Squirrel food

Buy squirrel food

Buy squirrel food

Buying squirrel food sounds unspectacular at first glance. But there are some points to consider if you want to feed the rodents in your garden species and nature. We show you what is important when buying food for the cute rodents.

What does not belong in the food for the squirrel

Even with squirrel food you can do something wrong. In the trade there are many ready-made mixtures. These often contain peanuts. However, peanuts do not belong to the species-appropriate food for rodents.

Squirrels that live in the forest usually don't need any help when it comes to finding the right food. However, animals in cities and other populated areas are happy to have food that you provide for them.

Which squirrel food is the right one?

For the winter deposits you can buy the squirrel food, which consists of nuts with shells. Since young animals cannot crack the nut shells, you should also offer shelled nuts - but not peanuts. The same applies to almonds. Almonds can contain prussic acid and peanuts are usually infested with mold. Optimal for squirrels are suitable:

  • Walnuts
  • Hazelnuts
  • Dried corn
  • Pumpkin seeds
  • Sunflower seeds
  • Raisins
  • Pieces of carrots
  • Apple pieces
  • Grapes

Is it necessary to buy squirrel food?

Surely it is easier to buy a ready-made squirrel food. However, when buying ready-made squirrel food, you should pay attention to the right mixture.

You can, of course, compose the food for the squirrels yourself from the above-mentioned components. In many cases, this is also cheaper than buying ready-made food mixtures.

Peanuts really so harmful to squirrels?

NABU says that only peanuts are unsuitable for the squirrel. They can even harm the rodents. In addition to the above-mentioned food ingredients, you can also feed the squirrel rose hips, beechnuts, seeds of various cones, mushrooms, chestnuts and berries.

Time and again, animal rights activists advise against peanuts in squirrel food. The reason is quite simple. Peanuts do not belong to the native plant species and are therefore not species-appropriate.

How much food per day?

An adult squirrel manages between 35 and 80 g of food per day. In summer it is usually a little more than in the cold season.

You can put together squirrel food yourself. This also provides variety in the food for the small rodents and they will come to your feeder with preference.

How does the squirrel find its food again?

Nuts and other food are stored in so-called winter depots. To ensure that these depots are all found again, the squirrel remembers distinctive features in the environment. This can be a large tree, for example. In addition, squirrels have a very good sense of smell, which helps them to find their numerous depots. The squirrel nose can sniff out nuts even under a 30 cm thick blanket of snow.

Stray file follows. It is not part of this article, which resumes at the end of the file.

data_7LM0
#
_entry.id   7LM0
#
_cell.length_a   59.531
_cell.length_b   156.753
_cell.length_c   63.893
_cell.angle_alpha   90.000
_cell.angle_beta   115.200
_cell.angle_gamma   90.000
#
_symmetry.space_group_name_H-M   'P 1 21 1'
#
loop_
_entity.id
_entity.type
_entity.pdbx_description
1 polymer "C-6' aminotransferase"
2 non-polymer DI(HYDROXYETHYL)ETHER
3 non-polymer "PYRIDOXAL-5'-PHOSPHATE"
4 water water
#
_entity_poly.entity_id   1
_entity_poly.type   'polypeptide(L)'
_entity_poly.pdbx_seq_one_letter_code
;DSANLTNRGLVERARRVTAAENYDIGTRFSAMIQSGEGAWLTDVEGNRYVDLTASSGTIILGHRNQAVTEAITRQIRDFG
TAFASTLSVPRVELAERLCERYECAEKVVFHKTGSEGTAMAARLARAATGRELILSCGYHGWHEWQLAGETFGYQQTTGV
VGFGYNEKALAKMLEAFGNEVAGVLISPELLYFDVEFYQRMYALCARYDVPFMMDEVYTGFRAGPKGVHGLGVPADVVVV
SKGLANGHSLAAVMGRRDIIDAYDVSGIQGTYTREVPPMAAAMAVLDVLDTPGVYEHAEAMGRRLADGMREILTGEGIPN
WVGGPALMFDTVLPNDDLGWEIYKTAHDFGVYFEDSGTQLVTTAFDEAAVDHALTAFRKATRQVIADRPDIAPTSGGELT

The right location for squirrel food

Whether you buy the feed or put it together yourself is irrelevant. Much more important is the right Location of the feed house.

  • The feeder should be placed in a tree or other higher location.
  • The place for the feeder should not be too close to people, because squirrels are very shy.
  • The squirrel may also be using the birdhouse along with the native bird species.
  • Clean the feeder regularly.
  • Always provide fresh water near the squirrel feeder.


Garden animal
Garden animal
Garden animal - A life with nature

Welcome to my animal blog! My name is Dirk and I am happy to take you on my journey through the fascinating world of animals and gardening.

Born 54 years ago, I have had an insatiable curiosity for the animal world around me since childhood. Although I have moved professionally in other industries, my true passion has always been animals and nature. It is remarkable how a small garden has become such an important part of my life.

Many of my fondest memories are associated with the animals that share our home. Whether it's the curious squirrels that scurry across the trees in the morning, the colorful variety of birds that visit our feeders, or the busy bees and butterflies that pollinate our flowers, every moment with them is invaluable to me.

This blog is my contribution to share my experiences, discoveries and insights with like-minded people. Here I will share stories of unforgettable encounters with animals, give tips on gardening and creating wildlife-friendly habitats, and take you on my journeys through nature.

Thank you so much for being here!

Dirk aka garden animal
Last posts